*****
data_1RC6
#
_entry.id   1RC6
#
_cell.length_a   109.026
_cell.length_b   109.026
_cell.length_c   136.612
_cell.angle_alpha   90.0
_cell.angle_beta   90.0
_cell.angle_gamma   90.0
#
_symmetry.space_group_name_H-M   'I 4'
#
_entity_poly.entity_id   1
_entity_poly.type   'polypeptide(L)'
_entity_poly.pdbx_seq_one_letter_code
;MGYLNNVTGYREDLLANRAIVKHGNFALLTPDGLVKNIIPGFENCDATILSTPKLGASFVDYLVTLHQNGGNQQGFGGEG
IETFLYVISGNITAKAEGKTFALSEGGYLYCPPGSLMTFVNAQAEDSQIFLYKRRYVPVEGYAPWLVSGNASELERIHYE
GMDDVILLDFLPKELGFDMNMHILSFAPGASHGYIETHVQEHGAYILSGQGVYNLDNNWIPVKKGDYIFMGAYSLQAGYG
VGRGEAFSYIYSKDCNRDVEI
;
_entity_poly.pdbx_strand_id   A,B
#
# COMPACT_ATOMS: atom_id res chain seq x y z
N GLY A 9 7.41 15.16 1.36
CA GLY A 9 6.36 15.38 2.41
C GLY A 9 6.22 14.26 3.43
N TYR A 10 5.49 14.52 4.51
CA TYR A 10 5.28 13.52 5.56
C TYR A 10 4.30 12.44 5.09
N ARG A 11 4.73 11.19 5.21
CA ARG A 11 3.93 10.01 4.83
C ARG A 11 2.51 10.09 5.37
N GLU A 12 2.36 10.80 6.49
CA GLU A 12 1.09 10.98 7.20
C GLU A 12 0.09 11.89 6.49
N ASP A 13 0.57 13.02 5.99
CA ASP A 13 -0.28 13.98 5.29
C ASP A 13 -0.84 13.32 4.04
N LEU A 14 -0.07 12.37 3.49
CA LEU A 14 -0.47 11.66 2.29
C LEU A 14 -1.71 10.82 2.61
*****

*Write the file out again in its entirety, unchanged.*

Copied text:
data_1RC6
#
_entry.id   1RC6
#
_cell.length_a   109.026
_cell.length_b   109.026
_cell.length_c   136.612
_cell.angle_alpha   90.0
_cell.angle_beta   90.0
_cell.angle_gamma   90.0
#
_symmetry.space_group_name_H-M   'I 4'
#
_entity_poly.entity_id   1
_entity_poly.type   'polypeptide(L)'
_entity_poly.pdbx_seq_one_letter_code
;MGYLNNVTGYREDLLANRAIVKHGNFALLTPDGLVKNIIPGFENCDATILSTPKLGASFVDYLVTLHQNGGNQQGFGGEG
IETFLYVISGNITAKAEGKTFALSEGGYLYCPPGSLMTFVNAQAEDSQIFLYKRRYVPVEGYAPWLVSGNASELERIHYE
GMDDVILLDFLPKELGFDMNMHILSFAPGASHGYIETHVQEHGAYILSGQGVYNLDNNWIPVKKGDYIFMGAYSLQAGYG
VGRGEAFSYIYSKDCNRDVEI
;
_entity_poly.pdbx_strand_id   A,B
#
# COMPACT_ATOMS: atom_id res chain seq x y z
N GLY A 9 7.41 15.16 1.36
CA GLY A 9 6.36 15.38 2.41
C GLY A 9 6.22 14.26 3.43
N TYR A 10 5.49 14.52 4.51
CA TYR A 10 5.28 13.52 5.56
C TYR A 10 4.30 12.44 5.09
N ARG A 11 4.73 11.19 5.21
CA ARG A 11 3.93 10.01 4.83
C ARG A 11 2.51 10.09 5.37
N GLU A 12 2.36 10.80 6.49
CA GLU A 12 1.09 10.98 7.20
C GLU A 12 0.09 11.89 6.49
N ASP A 13 0.57 13.02 5.99
CA ASP A 13 -0.28 13.98 5.29
C ASP A 13 -0.84 13.32 4.04
N LEU A 14 -0.07 12.37 3.49
CA LEU A 14 -0.47 11.66 2.29
C LEU A 14 -1.71 10.82 2.61